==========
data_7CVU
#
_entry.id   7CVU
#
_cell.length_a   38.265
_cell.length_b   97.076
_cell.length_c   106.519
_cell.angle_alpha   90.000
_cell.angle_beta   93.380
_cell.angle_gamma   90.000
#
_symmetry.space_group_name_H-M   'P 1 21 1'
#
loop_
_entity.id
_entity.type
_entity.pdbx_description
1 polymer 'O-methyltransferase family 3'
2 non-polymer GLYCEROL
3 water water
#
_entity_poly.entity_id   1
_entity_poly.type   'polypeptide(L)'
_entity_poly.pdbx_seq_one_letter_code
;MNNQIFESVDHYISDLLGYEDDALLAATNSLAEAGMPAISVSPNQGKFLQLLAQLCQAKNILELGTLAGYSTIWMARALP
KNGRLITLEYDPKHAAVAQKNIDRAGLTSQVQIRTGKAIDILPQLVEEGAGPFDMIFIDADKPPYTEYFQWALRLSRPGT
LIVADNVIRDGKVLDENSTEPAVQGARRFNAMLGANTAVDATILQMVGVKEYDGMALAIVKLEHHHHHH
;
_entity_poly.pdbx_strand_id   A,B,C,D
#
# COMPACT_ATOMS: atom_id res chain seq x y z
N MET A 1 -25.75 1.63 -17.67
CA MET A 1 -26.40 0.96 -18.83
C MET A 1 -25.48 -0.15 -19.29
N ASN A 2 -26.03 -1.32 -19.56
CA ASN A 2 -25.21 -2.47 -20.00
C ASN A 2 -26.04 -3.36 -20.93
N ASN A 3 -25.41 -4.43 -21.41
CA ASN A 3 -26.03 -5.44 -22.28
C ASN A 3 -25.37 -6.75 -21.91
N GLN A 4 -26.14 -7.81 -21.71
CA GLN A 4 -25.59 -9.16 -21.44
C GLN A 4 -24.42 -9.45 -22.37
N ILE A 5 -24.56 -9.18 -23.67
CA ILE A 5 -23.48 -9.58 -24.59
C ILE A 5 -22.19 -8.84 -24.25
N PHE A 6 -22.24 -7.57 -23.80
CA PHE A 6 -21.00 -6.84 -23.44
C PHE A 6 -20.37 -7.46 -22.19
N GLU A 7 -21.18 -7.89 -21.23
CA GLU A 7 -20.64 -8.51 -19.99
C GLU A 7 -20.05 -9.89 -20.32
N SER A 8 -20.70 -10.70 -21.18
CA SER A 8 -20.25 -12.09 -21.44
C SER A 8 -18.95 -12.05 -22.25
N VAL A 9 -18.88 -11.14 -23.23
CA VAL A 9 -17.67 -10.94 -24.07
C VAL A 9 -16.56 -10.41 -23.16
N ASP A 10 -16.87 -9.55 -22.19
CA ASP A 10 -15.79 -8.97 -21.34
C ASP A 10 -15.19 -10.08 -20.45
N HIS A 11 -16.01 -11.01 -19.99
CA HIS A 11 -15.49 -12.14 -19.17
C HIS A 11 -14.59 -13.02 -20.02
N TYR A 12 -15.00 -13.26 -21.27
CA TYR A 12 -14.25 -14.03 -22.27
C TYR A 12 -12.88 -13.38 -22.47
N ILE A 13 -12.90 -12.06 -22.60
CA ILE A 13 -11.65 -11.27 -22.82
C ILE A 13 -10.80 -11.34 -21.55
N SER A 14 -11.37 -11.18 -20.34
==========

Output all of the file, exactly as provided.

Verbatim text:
data_7CVU
#
_entry.id   7CVU
#
_cell.length_a   38.265
_cell.length_b   97.076
_cell.length_c   106.519
_cell.angle_alpha   90.000
_cell.angle_beta   93.380
_cell.angle_gamma   90.000
#
_symmetry.space_group_name_H-M   'P 1 21 1'
#
loop_
_entity.id
_entity.type
_entity.pdbx_description
1 polymer 'O-methyltransferase family 3'
2 non-polymer GLYCEROL
3 water water
#
_entity_poly.entity_id   1
_entity_poly.type   'polypeptide(L)'
_entity_poly.pdbx_seq_one_letter_code
;MNNQIFESVDHYISDLLGYEDDALLAATNSLAEAGMPAISVSPNQGKFLQLLAQLCQAKNILELGTLAGYSTIWMARALP
KNGRLITLEYDPKHAAVAQKNIDRAGLTSQVQIRTGKAIDILPQLVEEGAGPFDMIFIDADKPPYTEYFQWALRLSRPGT
LIVADNVIRDGKVLDENSTEPAVQGARRFNAMLGANTAVDATILQMVGVKEYDGMALAIVKLEHHHHHH
;
_entity_poly.pdbx_strand_id   A,B,C,D
#
# COMPACT_ATOMS: atom_id res chain seq x y z
N MET A 1 -25.75 1.63 -17.67
CA MET A 1 -26.40 0.96 -18.83
C MET A 1 -25.48 -0.15 -19.29
N ASN A 2 -26.03 -1.32 -19.56
CA ASN A 2 -25.21 -2.47 -20.00
C ASN A 2 -26.04 -3.36 -20.93
N ASN A 3 -25.41 -4.43 -21.41
CA ASN A 3 -26.03 -5.44 -22.28
C ASN A 3 -25.37 -6.75 -21.91
N GLN A 4 -26.14 -7.81 -21.71
CA GLN A 4 -25.59 -9.16 -21.44
C GLN A 4 -24.42 -9.45 -22.37
N ILE A 5 -24.56 -9.18 -23.67
CA ILE A 5 -23.48 -9.58 -24.59
C ILE A 5 -22.19 -8.84 -24.25
N PHE A 6 -22.24 -7.57 -23.80
CA PHE A 6 -21.00 -6.84 -23.44
C PHE A 6 -20.37 -7.46 -22.19
N GLU A 7 -21.18 -7.89 -21.23
CA GLU A 7 -20.64 -8.51 -19.99
C GLU A 7 -20.05 -9.89 -20.32
N SER A 8 -20.70 -10.70 -21.18
CA SER A 8 -20.25 -12.09 -21.44
C SER A 8 -18.95 -12.05 -22.25
N VAL A 9 -18.88 -11.14 -23.23
CA VAL A 9 -17.67 -10.94 -24.07
C VAL A 9 -16.56 -10.41 -23.16
N ASP A 10 -16.87 -9.55 -22.19
CA ASP A 10 -15.79 -8.97 -21.34
C ASP A 10 -15.19 -10.08 -20.45
N HIS A 11 -16.01 -11.01 -19.99
CA HIS A 11 -15.49 -12.14 -19.17
C HIS A 11 -14.59 -13.02 -20.02
N TYR A 12 -15.00 -13.26 -21.27
CA TYR A 12 -14.25 -14.03 -22.27
C TYR A 12 -12.88 -13.38 -22.47
N ILE A 13 -12.90 -12.06 -22.60
CA ILE A 13 -11.65 -11.27 -22.82
C ILE A 13 -10.80 -11.34 -21.55
N SER A 14 -11.37 -11.18 -20.34